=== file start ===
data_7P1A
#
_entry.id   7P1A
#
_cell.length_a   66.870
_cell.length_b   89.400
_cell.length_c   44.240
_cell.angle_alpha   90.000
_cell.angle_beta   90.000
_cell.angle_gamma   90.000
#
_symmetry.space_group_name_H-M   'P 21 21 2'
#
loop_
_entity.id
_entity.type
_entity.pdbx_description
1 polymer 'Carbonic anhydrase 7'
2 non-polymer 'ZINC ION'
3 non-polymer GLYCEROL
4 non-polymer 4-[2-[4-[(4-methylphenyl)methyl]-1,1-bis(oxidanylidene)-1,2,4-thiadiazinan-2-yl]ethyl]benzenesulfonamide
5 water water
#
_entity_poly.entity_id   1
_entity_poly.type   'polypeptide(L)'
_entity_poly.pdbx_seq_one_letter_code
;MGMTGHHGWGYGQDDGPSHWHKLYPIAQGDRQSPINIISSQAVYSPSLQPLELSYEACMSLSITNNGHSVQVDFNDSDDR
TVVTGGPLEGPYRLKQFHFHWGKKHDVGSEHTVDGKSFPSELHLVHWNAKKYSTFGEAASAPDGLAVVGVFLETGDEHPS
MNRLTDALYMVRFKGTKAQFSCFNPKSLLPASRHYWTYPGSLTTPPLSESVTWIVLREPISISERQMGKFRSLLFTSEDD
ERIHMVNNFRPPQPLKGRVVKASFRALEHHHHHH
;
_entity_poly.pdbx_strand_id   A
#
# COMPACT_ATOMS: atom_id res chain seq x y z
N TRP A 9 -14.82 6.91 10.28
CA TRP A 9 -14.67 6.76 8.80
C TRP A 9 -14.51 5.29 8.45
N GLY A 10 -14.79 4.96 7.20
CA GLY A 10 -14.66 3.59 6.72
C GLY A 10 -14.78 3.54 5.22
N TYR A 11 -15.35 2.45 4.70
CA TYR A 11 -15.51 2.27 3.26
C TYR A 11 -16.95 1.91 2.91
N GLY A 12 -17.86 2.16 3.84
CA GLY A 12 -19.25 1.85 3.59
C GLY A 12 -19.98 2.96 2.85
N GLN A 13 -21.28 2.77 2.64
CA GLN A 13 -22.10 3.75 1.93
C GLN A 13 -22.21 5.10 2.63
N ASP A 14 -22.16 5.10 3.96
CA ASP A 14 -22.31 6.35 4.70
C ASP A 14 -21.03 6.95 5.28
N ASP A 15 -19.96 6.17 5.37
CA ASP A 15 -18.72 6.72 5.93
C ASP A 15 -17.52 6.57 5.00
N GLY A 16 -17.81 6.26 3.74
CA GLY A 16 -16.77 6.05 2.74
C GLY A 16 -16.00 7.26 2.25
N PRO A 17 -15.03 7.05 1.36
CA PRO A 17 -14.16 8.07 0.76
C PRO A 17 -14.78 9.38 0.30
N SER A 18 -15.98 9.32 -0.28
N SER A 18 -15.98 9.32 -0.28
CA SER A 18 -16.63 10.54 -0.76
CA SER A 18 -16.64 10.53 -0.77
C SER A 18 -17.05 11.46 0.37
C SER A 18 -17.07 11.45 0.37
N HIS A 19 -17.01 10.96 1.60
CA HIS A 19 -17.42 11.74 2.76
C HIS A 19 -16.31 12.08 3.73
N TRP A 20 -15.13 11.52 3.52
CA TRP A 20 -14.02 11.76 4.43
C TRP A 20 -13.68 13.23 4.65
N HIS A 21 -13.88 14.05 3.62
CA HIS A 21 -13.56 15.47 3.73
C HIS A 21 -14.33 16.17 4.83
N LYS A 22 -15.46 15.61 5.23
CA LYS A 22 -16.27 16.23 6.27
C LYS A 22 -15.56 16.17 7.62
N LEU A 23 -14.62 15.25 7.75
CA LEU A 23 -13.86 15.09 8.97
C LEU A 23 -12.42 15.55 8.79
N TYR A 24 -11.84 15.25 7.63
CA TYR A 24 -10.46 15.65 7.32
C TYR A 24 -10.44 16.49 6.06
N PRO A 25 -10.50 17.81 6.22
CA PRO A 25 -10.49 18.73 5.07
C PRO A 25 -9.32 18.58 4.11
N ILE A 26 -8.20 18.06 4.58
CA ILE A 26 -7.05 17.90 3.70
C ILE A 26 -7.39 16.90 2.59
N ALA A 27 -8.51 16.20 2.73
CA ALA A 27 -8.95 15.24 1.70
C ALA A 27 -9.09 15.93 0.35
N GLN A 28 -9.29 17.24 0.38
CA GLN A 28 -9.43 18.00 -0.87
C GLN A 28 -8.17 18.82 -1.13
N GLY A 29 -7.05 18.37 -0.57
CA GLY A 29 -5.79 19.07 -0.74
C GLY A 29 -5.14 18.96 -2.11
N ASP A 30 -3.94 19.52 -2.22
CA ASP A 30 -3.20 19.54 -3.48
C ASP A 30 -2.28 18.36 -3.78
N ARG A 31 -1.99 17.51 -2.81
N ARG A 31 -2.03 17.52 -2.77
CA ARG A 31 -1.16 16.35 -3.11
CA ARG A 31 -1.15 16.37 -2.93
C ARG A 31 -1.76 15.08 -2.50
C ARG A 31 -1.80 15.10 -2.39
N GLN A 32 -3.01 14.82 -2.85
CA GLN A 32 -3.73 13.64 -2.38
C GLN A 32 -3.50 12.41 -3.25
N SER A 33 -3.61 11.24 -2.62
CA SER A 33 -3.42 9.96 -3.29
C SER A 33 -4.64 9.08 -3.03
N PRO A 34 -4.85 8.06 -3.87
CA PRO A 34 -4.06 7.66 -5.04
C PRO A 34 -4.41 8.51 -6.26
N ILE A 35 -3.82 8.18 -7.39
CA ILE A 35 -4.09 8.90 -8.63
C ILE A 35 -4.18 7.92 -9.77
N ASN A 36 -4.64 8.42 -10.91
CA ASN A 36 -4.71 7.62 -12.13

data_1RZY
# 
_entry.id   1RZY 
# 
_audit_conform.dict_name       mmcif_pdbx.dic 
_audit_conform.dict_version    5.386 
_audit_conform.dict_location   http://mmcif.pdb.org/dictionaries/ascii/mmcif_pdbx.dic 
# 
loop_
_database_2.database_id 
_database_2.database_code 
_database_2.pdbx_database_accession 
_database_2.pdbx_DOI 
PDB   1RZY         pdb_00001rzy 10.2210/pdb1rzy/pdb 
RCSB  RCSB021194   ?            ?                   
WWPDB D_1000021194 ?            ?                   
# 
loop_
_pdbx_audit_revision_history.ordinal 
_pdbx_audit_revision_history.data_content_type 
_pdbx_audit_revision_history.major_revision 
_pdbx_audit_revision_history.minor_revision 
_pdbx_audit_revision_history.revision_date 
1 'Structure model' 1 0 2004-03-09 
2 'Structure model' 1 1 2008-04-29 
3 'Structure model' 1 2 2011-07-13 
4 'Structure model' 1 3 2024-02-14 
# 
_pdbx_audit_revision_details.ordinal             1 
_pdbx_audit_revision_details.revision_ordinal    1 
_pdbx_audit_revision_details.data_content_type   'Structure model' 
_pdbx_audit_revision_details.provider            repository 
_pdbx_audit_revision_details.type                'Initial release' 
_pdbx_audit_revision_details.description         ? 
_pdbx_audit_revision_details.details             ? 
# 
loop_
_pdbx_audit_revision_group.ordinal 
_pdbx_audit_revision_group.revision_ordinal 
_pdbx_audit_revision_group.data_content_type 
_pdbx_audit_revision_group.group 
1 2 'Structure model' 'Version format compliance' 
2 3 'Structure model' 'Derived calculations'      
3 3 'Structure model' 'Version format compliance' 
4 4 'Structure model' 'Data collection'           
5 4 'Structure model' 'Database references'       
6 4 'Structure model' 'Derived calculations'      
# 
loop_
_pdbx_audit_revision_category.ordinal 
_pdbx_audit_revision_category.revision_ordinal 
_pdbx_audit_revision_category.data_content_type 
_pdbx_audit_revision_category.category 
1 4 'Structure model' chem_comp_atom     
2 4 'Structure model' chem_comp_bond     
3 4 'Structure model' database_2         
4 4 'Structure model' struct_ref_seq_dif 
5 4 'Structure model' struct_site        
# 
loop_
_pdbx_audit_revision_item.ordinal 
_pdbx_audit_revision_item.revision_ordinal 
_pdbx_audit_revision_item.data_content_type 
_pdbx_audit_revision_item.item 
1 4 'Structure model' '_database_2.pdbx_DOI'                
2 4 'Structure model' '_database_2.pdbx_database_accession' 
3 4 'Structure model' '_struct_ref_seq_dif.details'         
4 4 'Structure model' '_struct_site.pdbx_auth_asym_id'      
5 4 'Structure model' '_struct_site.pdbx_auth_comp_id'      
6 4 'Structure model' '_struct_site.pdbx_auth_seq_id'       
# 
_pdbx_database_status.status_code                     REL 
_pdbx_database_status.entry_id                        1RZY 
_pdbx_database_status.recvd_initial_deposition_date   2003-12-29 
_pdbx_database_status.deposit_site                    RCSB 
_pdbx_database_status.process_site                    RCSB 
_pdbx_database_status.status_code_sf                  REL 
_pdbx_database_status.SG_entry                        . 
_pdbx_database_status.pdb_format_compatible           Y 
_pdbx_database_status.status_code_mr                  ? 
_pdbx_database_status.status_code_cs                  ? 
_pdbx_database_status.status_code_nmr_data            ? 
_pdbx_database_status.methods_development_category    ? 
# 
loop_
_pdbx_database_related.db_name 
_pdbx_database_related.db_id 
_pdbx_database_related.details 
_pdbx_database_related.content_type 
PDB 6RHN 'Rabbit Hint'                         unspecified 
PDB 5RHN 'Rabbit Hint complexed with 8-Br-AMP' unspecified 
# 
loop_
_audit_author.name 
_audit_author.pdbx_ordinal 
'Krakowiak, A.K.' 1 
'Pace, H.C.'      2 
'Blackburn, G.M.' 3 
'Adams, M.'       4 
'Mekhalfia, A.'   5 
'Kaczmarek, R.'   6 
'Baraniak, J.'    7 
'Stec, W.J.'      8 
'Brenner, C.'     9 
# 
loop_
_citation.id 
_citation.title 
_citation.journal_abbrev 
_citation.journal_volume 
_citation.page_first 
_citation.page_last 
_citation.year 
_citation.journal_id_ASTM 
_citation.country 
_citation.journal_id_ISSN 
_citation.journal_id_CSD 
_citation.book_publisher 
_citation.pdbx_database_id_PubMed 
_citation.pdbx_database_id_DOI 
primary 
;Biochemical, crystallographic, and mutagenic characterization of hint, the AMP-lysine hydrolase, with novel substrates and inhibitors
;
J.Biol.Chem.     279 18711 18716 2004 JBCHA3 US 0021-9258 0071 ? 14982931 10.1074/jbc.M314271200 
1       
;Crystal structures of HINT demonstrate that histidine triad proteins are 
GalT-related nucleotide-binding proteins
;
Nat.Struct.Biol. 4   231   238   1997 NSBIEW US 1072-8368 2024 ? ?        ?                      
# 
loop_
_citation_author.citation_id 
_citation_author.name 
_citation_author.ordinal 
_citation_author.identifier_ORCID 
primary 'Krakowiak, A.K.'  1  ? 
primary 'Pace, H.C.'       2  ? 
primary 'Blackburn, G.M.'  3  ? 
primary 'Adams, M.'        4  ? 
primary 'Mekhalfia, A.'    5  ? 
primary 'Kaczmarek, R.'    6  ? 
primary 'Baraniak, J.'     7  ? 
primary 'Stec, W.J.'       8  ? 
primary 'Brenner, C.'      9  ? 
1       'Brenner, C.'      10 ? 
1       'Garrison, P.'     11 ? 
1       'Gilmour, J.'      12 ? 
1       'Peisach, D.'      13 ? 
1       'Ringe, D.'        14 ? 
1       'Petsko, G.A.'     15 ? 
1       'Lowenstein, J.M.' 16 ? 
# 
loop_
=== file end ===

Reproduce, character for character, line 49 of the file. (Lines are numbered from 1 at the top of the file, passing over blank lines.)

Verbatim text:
C GLN A 13 -22.21 5.10 2.63